Jets News

Bill Parcells Talks 1999 New York Jets as Best Coaching Job of His Career

By Alan Schechter

Bill Parcells has done a lot in this league, but feels his work with the Jets in 1999 tops it all.Bill Parcells is a legend in football lore. From his time with the Giants, through his time in Dallas, and even in the front office of the Miami Dolphins, Parcells will be remembered for his ability to turn teams around, and do it quickly. Finally, the Hall of Fame will recognize him as well in just a couple of weeks.

Bill won two Super Bowls with the Giants. He turned New England around and took them to a Super Bowl. He turned our sorry 1-15 team into a 12-4 AFC title game participant in just two seasons. He brought Tony Romo to the spotlight in Dallas, and turned Miami around from the front office.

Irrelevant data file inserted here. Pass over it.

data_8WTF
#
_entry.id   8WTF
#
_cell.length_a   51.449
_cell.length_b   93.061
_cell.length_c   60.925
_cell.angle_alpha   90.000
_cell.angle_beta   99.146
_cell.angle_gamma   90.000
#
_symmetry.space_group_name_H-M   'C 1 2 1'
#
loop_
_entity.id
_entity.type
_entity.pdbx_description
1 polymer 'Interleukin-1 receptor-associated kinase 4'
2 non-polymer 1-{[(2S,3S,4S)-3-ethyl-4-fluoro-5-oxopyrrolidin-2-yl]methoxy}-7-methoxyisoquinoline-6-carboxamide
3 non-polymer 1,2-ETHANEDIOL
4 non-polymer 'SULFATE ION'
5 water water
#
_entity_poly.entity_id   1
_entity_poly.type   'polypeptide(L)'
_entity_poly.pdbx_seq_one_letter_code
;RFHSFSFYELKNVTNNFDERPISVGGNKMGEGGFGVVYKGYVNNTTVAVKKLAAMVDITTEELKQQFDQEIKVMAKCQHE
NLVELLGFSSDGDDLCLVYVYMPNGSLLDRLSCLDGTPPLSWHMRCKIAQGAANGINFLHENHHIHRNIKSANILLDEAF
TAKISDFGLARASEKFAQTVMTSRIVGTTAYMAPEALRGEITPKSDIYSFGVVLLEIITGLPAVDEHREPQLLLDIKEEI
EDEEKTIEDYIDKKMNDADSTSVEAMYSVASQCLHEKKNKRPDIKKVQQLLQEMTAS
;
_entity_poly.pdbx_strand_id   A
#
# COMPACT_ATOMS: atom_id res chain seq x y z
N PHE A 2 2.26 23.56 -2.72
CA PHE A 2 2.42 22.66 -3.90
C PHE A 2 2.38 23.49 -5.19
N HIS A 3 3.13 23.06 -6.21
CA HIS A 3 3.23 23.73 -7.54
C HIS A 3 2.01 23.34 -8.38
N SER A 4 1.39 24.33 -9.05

However, when asked on a recent conference call, prior to his Hall of Fame induction in a couple of weeks, about his best coaching performance, he did not mention any of these. His mention? The 1999 New York Jets.

“That wasn’t any monumental success or anything,” Parcells said. “But I think most coaches will tell you when you start 1-6, it’s tough to maintain the things that you need to be successful.”

It’s a good choice. Remember that year? We were primed for a Super Bowl run, but lost Vinny T to the turf monster. Coach Parcells stayed with Rick Mirer for too long and we started 1-6. Then, however, he turned it over to Ray Lucas in the second half, and the Jets went 8-8, Bill left the field to chants of “One More Year!” I know I was mad at Bill for a long time after that, for stepping down at the end of that season.

That truly was an amazing coaching job by Bill that year. It’s not often that a season that begins at 1-6 becomes anything worth remembering, but it did in this case. I mean, it would have been nicer if he had been able to say “My best job was when I led the Jets to that dominating win in the Super Bowl.”, but it didn’t happen that way.

He still did a good job for us, though. Congratulations to Bill on his hall induction.